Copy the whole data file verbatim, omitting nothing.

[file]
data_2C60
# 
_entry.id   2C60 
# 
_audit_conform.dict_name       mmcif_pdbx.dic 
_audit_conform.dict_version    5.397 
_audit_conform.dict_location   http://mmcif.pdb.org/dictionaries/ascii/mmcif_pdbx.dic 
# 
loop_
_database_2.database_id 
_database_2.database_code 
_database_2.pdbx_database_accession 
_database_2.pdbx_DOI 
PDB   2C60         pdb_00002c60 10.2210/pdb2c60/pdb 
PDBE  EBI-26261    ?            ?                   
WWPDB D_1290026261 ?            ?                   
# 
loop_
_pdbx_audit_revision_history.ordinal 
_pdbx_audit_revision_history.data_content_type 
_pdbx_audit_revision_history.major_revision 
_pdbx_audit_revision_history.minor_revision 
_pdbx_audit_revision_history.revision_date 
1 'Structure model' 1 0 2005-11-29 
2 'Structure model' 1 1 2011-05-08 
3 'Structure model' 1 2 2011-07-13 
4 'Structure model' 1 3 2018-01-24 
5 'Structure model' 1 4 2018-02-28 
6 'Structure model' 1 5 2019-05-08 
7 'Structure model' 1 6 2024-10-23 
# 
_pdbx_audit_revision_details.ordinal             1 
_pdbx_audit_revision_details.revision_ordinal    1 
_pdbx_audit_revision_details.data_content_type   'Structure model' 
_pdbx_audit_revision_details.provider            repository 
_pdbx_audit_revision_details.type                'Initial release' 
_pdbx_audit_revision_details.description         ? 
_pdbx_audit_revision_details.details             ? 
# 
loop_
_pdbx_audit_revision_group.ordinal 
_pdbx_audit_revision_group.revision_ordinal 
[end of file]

data_2C60
# 
_entry.id   2C60 
# 
_audit_conform.dict_name       mmcif_pdbx.dic 
_audit_conform.dict_version    5.397 
_audit_conform.dict_location   http://mmcif.pdb.org/dictionaries/ascii/mmcif_pdbx.dic 
# 
loop_
_database_2.database_id 
_database_2.database_code 
_database_2.pdbx_database_accession 
_database_2.pdbx_DOI 
PDB   2C60         pdb_00002c60 10.2210/pdb2c60/pdb 
PDBE  EBI-26261    ?            ?                   
WWPDB D_1290026261 ?            ?                   
# 
loop_
_pdbx_audit_revision_history.ordinal 
_pdbx_audit_revision_history.data_content_type 
_pdbx_audit_revision_history.major_revision 
_pdbx_audit_revision_history.minor_revision 
_pdbx_audit_revision_history.revision_date 
1 'Structure model' 1 0 2005-11-29 
2 'Structure model' 1 1 2011-05-08 
3 'Structure model' 1 2 2011-07-13 
4 'Structure model' 1 3 2018-01-24 
5 'Structure model' 1 4 2018-02-28 
6 'Structure model' 1 5 2019-05-08 
7 'Structure model' 1 6 2024-10-23 
# 
_pdbx_audit_revision_details.ordinal             1 
_pdbx_audit_revision_details.revision_ordinal    1 
_pdbx_audit_revision_details.data_content_type   'Structure model' 
_pdbx_audit_revision_details.provider            repository 
_pdbx_audit_revision_details.type                'Initial release' 
_pdbx_audit_revision_details.description         ? 
_pdbx_audit_revision_details.details             ? 
# 
loop_
_pdbx_audit_revision_group.ordinal 
_pdbx_audit_revision_group.revision_ordinal 